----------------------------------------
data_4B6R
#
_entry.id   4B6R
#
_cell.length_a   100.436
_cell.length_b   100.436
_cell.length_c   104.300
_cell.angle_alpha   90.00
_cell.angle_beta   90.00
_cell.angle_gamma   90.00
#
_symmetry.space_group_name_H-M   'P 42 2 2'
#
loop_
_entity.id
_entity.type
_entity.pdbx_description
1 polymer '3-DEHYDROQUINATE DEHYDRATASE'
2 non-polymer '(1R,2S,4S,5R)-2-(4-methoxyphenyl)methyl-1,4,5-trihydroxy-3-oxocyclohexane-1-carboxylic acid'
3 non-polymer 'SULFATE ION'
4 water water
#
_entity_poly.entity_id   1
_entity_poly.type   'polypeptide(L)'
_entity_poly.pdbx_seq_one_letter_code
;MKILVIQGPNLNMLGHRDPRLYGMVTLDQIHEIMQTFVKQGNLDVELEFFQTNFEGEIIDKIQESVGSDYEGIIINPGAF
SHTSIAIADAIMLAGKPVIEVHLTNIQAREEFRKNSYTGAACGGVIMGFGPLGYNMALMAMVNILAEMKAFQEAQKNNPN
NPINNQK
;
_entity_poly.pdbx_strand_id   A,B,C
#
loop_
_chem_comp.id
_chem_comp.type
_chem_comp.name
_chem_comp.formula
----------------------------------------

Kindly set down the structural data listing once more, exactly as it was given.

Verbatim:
data_4B6R
#
_entry.id   4B6R
#
_cell.length_a   100.436
_cell.length_b   100.436
_cell.length_c   104.300
_cell.angle_alpha   90.00
_cell.angle_beta   90.00
_cell.angle_gamma   90.00
#
_symmetry.space_group_name_H-M   'P 42 2 2'
#
loop_
_entity.id
_entity.type
_entity.pdbx_description
1 polymer '3-DEHYDROQUINATE DEHYDRATASE'
2 non-polymer '(1R,2S,4S,5R)-2-(4-methoxyphenyl)methyl-1,4,5-trihydroxy-3-oxocyclohexane-1-carboxylic acid'
3 non-polymer 'SULFATE ION'
4 water water
#
_entity_poly.entity_id   1
_entity_poly.type   'polypeptide(L)'
_entity_poly.pdbx_seq_one_letter_code
;MKILVIQGPNLNMLGHRDPRLYGMVTLDQIHEIMQTFVKQGNLDVELEFFQTNFEGEIIDKIQESVGSDYEGIIINPGAF
SHTSIAIADAIMLAGKPVIEVHLTNIQAREEFRKNSYTGAACGGVIMGFGPLGYNMALMAMVNILAEMKAFQEAQKNNPN
NPINNQK
;
_entity_poly.pdbx_strand_id   A,B,C
#
loop_
_chem_comp.id
_chem_comp.type
_chem_comp.name
_chem_comp.formula